Additional Author Affiliation
New York Medical College
The purpose of this article is to review the problem of free will and divine intervention from the prism of Jewish sources, within the context of modern science. Among the many lenses the Jewish tradition provides for us to frame history is the division between times of open miracles and hidden miracles. The Bible is full of open miracles, divine revelation, and prophecies. Whereas there is controversy among rabbinic scholars and theologians about whether the miracles happened through natural or supernatural forces, either way, the miracles were still immediately recognizable as acts of God. However, since the destruction of the Jerusalem Temple in 70 CE, those aspects of the Jewish understanding of God’s manifestation are absent from our modern world. Religious philosophers in the Jewish intellectual legacy, who will be discussed below, have offered many explanations for how God may intervene in our lives in a postopen-revelation era. Furthermore I will focus on more recent advances in the understanding of quantum mechanics as they have altered the discussion since a decade ago when Saunders concluded that SDA was not consistent with his understanding of modern theories of nonlinear dynamics (a theory that will be discussed in greater detail later) and quantum mechanics.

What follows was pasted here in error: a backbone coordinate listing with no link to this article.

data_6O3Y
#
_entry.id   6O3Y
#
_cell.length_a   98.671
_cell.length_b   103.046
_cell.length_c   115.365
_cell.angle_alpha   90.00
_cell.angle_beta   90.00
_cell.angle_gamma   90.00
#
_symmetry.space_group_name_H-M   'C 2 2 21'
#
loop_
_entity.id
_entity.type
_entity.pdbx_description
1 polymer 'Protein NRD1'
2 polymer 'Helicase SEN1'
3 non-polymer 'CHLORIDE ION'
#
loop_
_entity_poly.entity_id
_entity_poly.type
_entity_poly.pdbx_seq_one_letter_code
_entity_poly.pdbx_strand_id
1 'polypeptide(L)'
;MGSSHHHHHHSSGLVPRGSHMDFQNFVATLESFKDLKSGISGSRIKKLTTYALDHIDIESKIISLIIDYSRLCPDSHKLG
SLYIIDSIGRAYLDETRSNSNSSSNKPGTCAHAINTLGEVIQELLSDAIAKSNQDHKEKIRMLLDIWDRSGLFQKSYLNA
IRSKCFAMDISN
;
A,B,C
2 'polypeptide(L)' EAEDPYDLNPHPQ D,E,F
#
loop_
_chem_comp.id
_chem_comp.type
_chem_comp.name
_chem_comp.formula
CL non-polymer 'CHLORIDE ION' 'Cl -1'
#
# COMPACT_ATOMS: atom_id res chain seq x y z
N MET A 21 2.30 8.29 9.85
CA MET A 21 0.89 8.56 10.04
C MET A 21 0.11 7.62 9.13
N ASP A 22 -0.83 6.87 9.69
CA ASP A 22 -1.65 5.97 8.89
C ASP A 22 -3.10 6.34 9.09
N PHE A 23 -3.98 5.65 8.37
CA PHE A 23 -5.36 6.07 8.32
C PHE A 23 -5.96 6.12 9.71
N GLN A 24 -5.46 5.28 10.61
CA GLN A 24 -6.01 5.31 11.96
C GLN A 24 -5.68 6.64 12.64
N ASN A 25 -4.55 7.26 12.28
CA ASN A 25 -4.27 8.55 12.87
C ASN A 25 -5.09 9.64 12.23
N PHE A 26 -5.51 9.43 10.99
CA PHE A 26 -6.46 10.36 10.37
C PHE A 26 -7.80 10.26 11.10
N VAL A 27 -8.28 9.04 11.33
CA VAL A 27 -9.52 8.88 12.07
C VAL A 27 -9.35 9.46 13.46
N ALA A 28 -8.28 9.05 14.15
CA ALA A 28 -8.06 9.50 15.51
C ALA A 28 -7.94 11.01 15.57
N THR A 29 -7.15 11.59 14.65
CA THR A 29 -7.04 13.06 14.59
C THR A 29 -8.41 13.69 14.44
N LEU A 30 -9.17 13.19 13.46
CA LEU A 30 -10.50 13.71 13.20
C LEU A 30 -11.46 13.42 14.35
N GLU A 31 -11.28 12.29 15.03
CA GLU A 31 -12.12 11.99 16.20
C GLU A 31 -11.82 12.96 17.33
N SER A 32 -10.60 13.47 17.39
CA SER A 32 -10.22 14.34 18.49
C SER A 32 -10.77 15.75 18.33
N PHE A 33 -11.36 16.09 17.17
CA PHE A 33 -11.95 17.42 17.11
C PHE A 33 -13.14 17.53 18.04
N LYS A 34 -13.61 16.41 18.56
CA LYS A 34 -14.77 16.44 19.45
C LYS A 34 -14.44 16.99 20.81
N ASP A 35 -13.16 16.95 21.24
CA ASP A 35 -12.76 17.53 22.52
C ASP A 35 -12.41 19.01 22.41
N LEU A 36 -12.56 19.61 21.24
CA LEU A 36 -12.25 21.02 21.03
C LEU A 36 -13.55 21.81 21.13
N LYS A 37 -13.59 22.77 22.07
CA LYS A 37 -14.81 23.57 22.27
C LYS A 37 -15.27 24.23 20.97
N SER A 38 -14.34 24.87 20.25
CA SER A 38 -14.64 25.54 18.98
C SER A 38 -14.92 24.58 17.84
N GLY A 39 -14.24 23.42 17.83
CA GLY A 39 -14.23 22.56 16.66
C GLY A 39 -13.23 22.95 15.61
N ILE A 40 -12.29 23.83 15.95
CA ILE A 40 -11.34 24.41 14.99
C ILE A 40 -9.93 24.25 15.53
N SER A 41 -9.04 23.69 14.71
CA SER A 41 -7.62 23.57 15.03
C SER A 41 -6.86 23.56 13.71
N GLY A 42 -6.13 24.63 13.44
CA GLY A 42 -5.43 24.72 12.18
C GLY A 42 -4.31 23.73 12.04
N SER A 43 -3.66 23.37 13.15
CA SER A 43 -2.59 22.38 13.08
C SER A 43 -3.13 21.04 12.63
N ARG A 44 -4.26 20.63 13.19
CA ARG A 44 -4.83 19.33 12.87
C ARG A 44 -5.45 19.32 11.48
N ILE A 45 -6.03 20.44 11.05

Kadish, A. H. (2015). God, man, chaos and control: How God might control the universe. Hakirah, 20, 115-132.
Originally published in Hakirah, 20, 115-132. Reprinted with permission of the publisher. The original material can be found here.